Despite long-standing promises of reform and huge increases in spending, California’s youth prisons for the most violent and incorrigible offenders remains a bleak backwater, plagued by inadequate rehabilitation programs and extraordinary levels of violence. reports the San Francisco Chronicle. The number of juvenile offenders sent to the state prisons has been declining every year for the past decade. Because of the abusive conditions and lack of rehabilitation efforts, counties are increasingly reluctant to send young criminals to the facilities, arguing that they often return even more of a threat to public safety.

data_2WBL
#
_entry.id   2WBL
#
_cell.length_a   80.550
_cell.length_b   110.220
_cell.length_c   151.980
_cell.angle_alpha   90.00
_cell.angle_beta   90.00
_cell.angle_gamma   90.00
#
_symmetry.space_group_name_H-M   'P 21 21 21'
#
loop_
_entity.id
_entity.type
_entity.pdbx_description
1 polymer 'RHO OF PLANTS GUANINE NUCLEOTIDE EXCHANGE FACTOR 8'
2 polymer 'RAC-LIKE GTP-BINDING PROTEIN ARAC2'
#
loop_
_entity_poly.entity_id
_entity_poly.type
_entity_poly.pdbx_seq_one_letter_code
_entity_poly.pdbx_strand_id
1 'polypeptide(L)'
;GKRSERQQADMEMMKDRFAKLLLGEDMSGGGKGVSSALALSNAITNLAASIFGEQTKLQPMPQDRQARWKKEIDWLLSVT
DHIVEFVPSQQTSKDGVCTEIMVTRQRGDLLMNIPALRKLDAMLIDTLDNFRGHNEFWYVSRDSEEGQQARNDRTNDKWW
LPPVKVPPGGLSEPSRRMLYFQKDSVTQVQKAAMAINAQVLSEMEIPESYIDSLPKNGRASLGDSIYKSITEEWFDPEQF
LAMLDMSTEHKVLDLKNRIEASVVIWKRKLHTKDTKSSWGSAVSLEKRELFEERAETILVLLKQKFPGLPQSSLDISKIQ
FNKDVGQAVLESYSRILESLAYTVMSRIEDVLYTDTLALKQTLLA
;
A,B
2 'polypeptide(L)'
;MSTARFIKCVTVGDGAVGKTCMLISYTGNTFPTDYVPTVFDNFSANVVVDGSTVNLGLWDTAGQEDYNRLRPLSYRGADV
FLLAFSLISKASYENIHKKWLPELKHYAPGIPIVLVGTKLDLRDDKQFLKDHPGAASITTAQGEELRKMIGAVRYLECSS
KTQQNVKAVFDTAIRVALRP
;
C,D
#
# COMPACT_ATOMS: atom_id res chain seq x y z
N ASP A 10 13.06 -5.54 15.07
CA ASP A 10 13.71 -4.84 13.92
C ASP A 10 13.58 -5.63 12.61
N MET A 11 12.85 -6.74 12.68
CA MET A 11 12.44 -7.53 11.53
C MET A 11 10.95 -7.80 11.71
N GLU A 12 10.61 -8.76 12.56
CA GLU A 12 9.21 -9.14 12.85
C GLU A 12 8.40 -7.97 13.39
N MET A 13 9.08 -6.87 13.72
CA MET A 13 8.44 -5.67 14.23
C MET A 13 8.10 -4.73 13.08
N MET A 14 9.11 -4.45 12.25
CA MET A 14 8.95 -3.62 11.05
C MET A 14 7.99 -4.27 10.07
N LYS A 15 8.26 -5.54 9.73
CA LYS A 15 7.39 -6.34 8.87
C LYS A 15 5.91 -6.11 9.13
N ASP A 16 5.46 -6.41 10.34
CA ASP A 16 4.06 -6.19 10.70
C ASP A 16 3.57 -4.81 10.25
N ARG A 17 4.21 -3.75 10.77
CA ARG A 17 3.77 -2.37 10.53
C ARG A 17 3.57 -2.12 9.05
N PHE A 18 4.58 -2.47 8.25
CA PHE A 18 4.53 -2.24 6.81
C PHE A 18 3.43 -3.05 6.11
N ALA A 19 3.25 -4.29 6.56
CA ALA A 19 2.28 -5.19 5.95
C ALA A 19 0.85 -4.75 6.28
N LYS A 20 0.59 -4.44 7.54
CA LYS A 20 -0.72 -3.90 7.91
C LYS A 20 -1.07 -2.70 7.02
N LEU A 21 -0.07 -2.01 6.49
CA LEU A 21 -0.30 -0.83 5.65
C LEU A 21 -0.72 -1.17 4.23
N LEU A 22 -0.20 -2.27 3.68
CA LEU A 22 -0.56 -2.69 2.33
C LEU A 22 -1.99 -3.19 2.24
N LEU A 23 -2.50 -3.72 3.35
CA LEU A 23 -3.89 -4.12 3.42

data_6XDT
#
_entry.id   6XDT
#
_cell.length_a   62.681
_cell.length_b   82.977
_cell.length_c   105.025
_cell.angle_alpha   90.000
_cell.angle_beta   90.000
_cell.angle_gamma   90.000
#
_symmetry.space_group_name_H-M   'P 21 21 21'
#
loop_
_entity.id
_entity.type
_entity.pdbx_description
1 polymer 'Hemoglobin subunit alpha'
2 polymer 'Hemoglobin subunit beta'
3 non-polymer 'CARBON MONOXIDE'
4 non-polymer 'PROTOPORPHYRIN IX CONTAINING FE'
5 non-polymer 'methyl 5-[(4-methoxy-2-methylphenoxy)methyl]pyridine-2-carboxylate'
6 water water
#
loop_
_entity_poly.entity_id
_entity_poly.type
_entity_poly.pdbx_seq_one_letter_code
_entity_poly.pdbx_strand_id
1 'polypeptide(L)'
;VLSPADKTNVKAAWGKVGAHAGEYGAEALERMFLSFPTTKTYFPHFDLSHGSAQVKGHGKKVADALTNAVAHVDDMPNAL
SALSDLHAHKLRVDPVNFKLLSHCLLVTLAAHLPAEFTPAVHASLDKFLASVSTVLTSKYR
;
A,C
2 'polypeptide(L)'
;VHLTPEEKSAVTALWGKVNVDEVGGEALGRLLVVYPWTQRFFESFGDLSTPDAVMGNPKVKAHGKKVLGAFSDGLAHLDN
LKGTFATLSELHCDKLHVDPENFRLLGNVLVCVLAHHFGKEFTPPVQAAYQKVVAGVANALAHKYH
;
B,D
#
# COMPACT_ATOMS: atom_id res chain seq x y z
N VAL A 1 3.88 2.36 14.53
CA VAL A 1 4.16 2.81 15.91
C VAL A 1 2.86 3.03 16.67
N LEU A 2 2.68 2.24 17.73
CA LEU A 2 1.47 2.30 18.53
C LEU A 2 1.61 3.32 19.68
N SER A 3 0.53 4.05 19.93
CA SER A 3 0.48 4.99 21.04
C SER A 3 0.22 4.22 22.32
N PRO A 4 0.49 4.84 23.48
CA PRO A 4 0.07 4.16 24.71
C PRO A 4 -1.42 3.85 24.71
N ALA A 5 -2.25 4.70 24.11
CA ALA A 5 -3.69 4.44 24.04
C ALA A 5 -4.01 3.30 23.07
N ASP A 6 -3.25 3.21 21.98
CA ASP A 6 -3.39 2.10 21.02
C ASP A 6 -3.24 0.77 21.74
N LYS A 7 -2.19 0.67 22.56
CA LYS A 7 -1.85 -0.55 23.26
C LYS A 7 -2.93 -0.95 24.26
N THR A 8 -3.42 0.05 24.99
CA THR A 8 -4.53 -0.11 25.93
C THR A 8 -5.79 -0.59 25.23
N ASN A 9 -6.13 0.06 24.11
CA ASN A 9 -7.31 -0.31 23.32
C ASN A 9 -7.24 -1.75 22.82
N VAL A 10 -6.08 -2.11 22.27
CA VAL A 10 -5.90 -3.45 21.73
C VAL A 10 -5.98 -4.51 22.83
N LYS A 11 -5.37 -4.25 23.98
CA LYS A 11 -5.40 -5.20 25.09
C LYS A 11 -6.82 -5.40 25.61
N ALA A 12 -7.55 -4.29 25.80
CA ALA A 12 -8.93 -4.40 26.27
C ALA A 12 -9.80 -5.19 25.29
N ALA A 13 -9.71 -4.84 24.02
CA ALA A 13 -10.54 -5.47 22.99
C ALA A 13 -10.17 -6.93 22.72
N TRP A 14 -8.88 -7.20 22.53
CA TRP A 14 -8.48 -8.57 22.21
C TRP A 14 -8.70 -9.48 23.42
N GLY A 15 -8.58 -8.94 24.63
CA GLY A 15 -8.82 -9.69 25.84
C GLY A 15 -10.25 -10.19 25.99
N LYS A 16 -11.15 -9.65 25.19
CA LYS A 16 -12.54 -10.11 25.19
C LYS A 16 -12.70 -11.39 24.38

Increasingly, counties are treating youthful offenders at home, employing successful new techniques that are reducing recidivism rates at a time when juvenile crime rates have declined sharply. The state is spending almost $180,000 per youth offender this fiscal year — five times the cost of keeping inmates in the adult prisons — and the governor projects that figure will rise to $216,000 next year. Some key lawmakers say they have lost hope for reform by the Schwarzenegger administration. Some legislators are so frustrated that they are urging a step that at one time would have been unthinkable — dismantling the juvenile prison system. “I think it’s hopeless,” said David Steinhart of Commonweal’s Juvenile Justice Program, a San Francisco-based nonprofit that has worked closely with the Legislature to develop reform plans. “What they are doing is a formula for disaster. It’s not working on any front.” Says Bart Lubow of the Baltimore-based Anne E. Casey Foundation: “A lot of the decline is just a response to what gulags these state facilities have become. The counties just won’t send their kids there because they’re so bad.”